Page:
Thursday, September 14, 2006


“For the very nicest thing Hollywood can possibly say to a writer is that he is too good to be only a writer.”
–Raymond Chandler, 1945

Many years ago a feature writer who’d made the successful move to directing his own scripts asked me if I intended to direct. I tap-dance about how I wasn't sure if it was something I wanted to do. He listened, nodded, and said, “You will. You may not want to, you might not enjoy it, but you will. Simply to protect the work.” He said this so calmly I thought he was tossing me a cliché. Later I realized it was a cosmic truth.

Writers wail about the loss of control when a director goes to work, but I wonder if this loss is actually part of a silent bargain. We give up control in exchange for not having to do all the hard work of directing. Especially the need to confront, cajole, praise, reproach, motivate and discipline a large number of widely different people, often very early in the morning. Directing entrails social and political skills many of us became writers expressly to avoid ever having to develop.

I’ve worked with directors who were my creative partners. I’ve worked with directors I wouldn’t trust to mow my lawn. And I’ve been shown the door when a director comes on board and begins making “A Film By…” by throwing out the writer.

The good experiences have been with directors who understood their job was to interpret the text. They were smart, hard-working, secure individuals who taught and encouraged. The bad experiences let me to another cosmic truth: “I’m as qualified to screw up my scripts as any stranger.” With this bold affirmation, I moved toward directing.

One thing that made it easy for me is that the business expects writers to want to direct. Many assume the only reason someone becomes a writer in the first place is to become a director, as if being a writer were some kind of wormy, larval state directors had to pass through before becoming Monarch butterflies.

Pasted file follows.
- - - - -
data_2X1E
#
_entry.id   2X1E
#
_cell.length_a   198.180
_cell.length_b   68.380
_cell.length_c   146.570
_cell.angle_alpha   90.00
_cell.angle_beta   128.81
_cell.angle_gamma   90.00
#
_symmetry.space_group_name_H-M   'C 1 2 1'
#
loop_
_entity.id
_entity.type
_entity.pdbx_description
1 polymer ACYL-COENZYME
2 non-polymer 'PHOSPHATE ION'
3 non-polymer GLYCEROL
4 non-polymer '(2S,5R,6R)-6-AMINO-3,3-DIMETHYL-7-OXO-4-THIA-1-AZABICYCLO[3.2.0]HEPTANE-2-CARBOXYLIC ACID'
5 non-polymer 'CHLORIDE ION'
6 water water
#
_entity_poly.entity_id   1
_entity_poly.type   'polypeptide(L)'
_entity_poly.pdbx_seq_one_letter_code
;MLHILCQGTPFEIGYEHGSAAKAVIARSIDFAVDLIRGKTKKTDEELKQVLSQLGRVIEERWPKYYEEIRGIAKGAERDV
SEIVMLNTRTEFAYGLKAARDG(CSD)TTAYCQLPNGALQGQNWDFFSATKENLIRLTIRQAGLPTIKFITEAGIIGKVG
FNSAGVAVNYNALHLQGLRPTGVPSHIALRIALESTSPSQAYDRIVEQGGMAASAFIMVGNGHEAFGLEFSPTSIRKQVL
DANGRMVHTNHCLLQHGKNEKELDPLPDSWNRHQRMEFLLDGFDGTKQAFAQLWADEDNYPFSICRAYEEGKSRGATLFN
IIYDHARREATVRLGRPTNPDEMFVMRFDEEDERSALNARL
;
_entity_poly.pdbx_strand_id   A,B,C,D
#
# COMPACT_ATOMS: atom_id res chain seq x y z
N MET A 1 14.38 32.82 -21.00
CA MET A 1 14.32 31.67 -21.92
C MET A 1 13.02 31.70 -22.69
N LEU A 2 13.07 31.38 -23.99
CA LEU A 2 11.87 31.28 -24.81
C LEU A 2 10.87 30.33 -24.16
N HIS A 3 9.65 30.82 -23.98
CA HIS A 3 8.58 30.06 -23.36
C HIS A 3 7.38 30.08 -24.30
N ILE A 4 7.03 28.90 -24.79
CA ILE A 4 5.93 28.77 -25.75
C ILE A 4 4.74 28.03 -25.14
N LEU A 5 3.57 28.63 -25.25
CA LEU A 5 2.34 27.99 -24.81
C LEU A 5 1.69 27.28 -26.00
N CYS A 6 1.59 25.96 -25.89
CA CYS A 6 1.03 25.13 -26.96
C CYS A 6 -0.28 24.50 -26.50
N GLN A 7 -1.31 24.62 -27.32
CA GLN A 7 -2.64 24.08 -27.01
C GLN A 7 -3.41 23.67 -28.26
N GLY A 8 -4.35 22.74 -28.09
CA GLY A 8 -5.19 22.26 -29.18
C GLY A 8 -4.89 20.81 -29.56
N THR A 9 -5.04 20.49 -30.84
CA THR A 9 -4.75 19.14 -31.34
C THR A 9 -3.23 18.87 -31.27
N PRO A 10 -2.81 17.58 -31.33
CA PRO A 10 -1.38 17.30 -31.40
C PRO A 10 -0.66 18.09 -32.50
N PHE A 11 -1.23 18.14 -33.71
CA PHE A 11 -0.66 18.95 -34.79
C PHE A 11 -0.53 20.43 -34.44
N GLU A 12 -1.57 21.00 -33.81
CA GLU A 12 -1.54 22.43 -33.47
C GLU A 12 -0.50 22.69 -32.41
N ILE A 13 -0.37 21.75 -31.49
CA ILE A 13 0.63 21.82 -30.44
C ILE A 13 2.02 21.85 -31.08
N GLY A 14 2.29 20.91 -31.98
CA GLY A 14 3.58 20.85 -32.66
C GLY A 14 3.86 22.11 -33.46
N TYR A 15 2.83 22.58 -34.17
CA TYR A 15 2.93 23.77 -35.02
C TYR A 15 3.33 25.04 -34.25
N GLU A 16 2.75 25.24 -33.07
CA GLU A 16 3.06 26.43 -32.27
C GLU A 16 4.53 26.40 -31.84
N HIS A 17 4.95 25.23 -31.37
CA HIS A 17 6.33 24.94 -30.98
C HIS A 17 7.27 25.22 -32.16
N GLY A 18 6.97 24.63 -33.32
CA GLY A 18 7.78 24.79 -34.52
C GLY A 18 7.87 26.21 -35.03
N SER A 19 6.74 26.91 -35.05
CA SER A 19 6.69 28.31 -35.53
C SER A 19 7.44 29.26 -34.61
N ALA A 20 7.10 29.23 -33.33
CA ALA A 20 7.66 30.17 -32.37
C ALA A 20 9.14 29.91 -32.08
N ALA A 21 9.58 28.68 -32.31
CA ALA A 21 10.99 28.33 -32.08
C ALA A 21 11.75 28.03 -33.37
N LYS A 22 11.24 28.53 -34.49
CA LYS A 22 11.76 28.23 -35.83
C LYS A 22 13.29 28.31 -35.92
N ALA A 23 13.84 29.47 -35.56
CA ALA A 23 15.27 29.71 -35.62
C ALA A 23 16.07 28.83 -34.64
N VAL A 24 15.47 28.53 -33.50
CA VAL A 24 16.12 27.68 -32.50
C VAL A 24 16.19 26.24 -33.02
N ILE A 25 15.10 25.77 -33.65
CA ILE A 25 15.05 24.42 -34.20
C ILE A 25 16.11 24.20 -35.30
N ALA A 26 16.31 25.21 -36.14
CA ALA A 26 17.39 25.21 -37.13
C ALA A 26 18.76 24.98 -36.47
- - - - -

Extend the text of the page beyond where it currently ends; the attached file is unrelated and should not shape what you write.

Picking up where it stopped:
I write slouched in a comfortable chair, the room quiet and dim, a yellow pad propped up on my knees. My first day as a director, I didn’t feel like Preston Sturges, finally becoming “a Prince of the Blood.” I felt like Boo Radley, yanked out of his warm basement and put in charge of the landing at Omaha Beach.

Directing is the hardest work I’ve ever done. It’s a sophisticated and stressful management position in the service of intangibles requiring a different set of muscles and a different set of verbs from those normally used by writers.

Writing and directing are both about esthetic choices; the difference is in how those choices are realized. When you write there’s nothing between you and the page–the work flows out of your head and onto the paper. But directing requires other people and processes to make the esthetics real. The beautiful thing about directing is how it takes art and breaks it down into a sequence of technical tasks and clearly defined goals. So many decisions have to be made so rapidly that you’re compelled to lean on your Zen without excessive intellectualizing. For the muse to survive it has to operate on an almost subatomic level. Depending on the kind of artist you are this can either destroy or liberate you.

I found a visceral excitement in directing completely unlike the joy of writing. While there’s nothing like the nearly audible “click” in your head when a scene comes together, there’s an altogether different, and possibly more intense, feeling when you stand behind a camera during the shooting of that scene, watching and listening, reassessing what works and what doesn’t from one moment to the next. It is a feeling of satisfaction and completion.

In this way directing is a logical extension of writing, and the writer who wants to direct is interested in finished the job, not wrenching power from the Princes. Well, not primarily interested. Beyond that, directing makes you a stronger writer, a better collaborator with the good directors, and makes it harder for the bad ones to put anything over on you. You’re in the club and you know the secret handshake.

The quote at the beginning is from Raymond Chandler’s great vodka and vinegar cocktail of an essay, “Writers in Hollywood.” Go out right now and find a copy. Chandler talked about the casual abuse of writers and the “deliberate and successful plan to reduce the professional screenwriter to the status of an assistant picture-maker, superficially deferred to (while he is in the room), essentially ignored.” Perhaps, finally, that’s the real motivation behind writers seeking to direct: We simply want to stay in the room a little longer.


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